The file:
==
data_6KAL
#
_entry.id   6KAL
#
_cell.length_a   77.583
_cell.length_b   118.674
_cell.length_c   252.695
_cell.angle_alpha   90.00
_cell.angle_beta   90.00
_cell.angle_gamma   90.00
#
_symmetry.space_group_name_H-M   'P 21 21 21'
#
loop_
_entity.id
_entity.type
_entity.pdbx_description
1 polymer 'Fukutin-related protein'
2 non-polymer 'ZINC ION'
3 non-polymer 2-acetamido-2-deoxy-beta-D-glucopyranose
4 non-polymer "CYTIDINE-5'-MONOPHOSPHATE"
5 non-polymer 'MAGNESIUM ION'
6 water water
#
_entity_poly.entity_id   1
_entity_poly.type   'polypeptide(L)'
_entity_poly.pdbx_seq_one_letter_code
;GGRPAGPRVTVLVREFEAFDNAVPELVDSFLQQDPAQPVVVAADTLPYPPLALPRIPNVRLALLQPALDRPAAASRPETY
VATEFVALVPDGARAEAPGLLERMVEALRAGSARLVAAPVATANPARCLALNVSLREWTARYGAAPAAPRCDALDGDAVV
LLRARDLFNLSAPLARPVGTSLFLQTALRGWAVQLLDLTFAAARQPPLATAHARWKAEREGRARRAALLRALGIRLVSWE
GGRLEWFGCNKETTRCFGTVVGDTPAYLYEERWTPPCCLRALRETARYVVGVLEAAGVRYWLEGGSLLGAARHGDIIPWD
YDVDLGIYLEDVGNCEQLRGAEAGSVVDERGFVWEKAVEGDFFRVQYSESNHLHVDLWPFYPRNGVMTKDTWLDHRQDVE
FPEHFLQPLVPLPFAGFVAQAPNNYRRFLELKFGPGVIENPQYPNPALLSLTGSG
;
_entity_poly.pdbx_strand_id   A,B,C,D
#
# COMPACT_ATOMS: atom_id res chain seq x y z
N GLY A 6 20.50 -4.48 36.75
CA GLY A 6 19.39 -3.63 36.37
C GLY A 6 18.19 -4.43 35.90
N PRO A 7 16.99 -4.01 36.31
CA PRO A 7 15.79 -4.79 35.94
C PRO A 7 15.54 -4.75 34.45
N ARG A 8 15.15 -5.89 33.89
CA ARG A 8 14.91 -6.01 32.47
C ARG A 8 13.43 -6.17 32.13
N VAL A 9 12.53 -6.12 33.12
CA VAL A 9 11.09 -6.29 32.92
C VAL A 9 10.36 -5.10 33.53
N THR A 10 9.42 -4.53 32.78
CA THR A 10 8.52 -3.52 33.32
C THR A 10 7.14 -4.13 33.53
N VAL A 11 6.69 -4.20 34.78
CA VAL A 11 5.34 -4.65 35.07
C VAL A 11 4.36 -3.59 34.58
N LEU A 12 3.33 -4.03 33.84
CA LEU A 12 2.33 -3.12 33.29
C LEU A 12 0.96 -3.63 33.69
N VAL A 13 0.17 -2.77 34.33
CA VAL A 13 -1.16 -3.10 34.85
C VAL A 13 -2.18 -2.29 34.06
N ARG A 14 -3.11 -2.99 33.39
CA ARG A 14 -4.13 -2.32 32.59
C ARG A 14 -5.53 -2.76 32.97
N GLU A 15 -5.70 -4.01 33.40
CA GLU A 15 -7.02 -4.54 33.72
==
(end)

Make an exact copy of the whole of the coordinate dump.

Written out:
data_6KAL
#
_entry.id   6KAL
#
_cell.length_a   77.583
_cell.length_b   118.674
_cell.length_c   252.695
_cell.angle_alpha   90.00
_cell.angle_beta   90.00
_cell.angle_gamma   90.00
#
_symmetry.space_group_name_H-M   'P 21 21 21'
#
loop_
_entity.id
_entity.type
_entity.pdbx_description
1 polymer 'Fukutin-related protein'
2 non-polymer 'ZINC ION'
3 non-polymer 2-acetamido-2-deoxy-beta-D-glucopyranose
4 non-polymer "CYTIDINE-5'-MONOPHOSPHATE"
5 non-polymer 'MAGNESIUM ION'
6 water water
#
_entity_poly.entity_id   1
_entity_poly.type   'polypeptide(L)'
_entity_poly.pdbx_seq_one_letter_code
;GGRPAGPRVTVLVREFEAFDNAVPELVDSFLQQDPAQPVVVAADTLPYPPLALPRIPNVRLALLQPALDRPAAASRPETY
VATEFVALVPDGARAEAPGLLERMVEALRAGSARLVAAPVATANPARCLALNVSLREWTARYGAAPAAPRCDALDGDAVV
LLRARDLFNLSAPLARPVGTSLFLQTALRGWAVQLLDLTFAAARQPPLATAHARWKAEREGRARRAALLRALGIRLVSWE
GGRLEWFGCNKETTRCFGTVVGDTPAYLYEERWTPPCCLRALRETARYVVGVLEAAGVRYWLEGGSLLGAARHGDIIPWD
YDVDLGIYLEDVGNCEQLRGAEAGSVVDERGFVWEKAVEGDFFRVQYSESNHLHVDLWPFYPRNGVMTKDTWLDHRQDVE
FPEHFLQPLVPLPFAGFVAQAPNNYRRFLELKFGPGVIENPQYPNPALLSLTGSG
;
_entity_poly.pdbx_strand_id   A,B,C,D
#
# COMPACT_ATOMS: atom_id res chain seq x y z
N GLY A 6 20.50 -4.48 36.75
CA GLY A 6 19.39 -3.63 36.37
C GLY A 6 18.19 -4.43 35.90
N PRO A 7 16.99 -4.01 36.31
CA PRO A 7 15.79 -4.79 35.94
C PRO A 7 15.54 -4.75 34.45
N ARG A 8 15.15 -5.89 33.89
CA ARG A 8 14.91 -6.01 32.47
C ARG A 8 13.43 -6.17 32.13
N VAL A 9 12.53 -6.12 33.12
CA VAL A 9 11.09 -6.29 32.92
C VAL A 9 10.36 -5.10 33.53
N THR A 10 9.42 -4.53 32.78
CA THR A 10 8.52 -3.52 33.32
C THR A 10 7.14 -4.13 33.53
N VAL A 11 6.69 -4.20 34.78
CA VAL A 11 5.34 -4.65 35.07
C VAL A 11 4.36 -3.59 34.58
N LEU A 12 3.33 -4.03 33.84
CA LEU A 12 2.33 -3.12 33.29
C LEU A 12 0.96 -3.63 33.69
N VAL A 13 0.17 -2.77 34.33
CA VAL A 13 -1.16 -3.10 34.85
C VAL A 13 -2.18 -2.29 34.06
N ARG A 14 -3.11 -2.99 33.39
CA ARG A 14 -4.13 -2.32 32.59
C ARG A 14 -5.53 -2.76 32.97
N GLU A 15 -5.70 -4.01 33.40
CA GLU A 15 -7.02 -4.54 33.72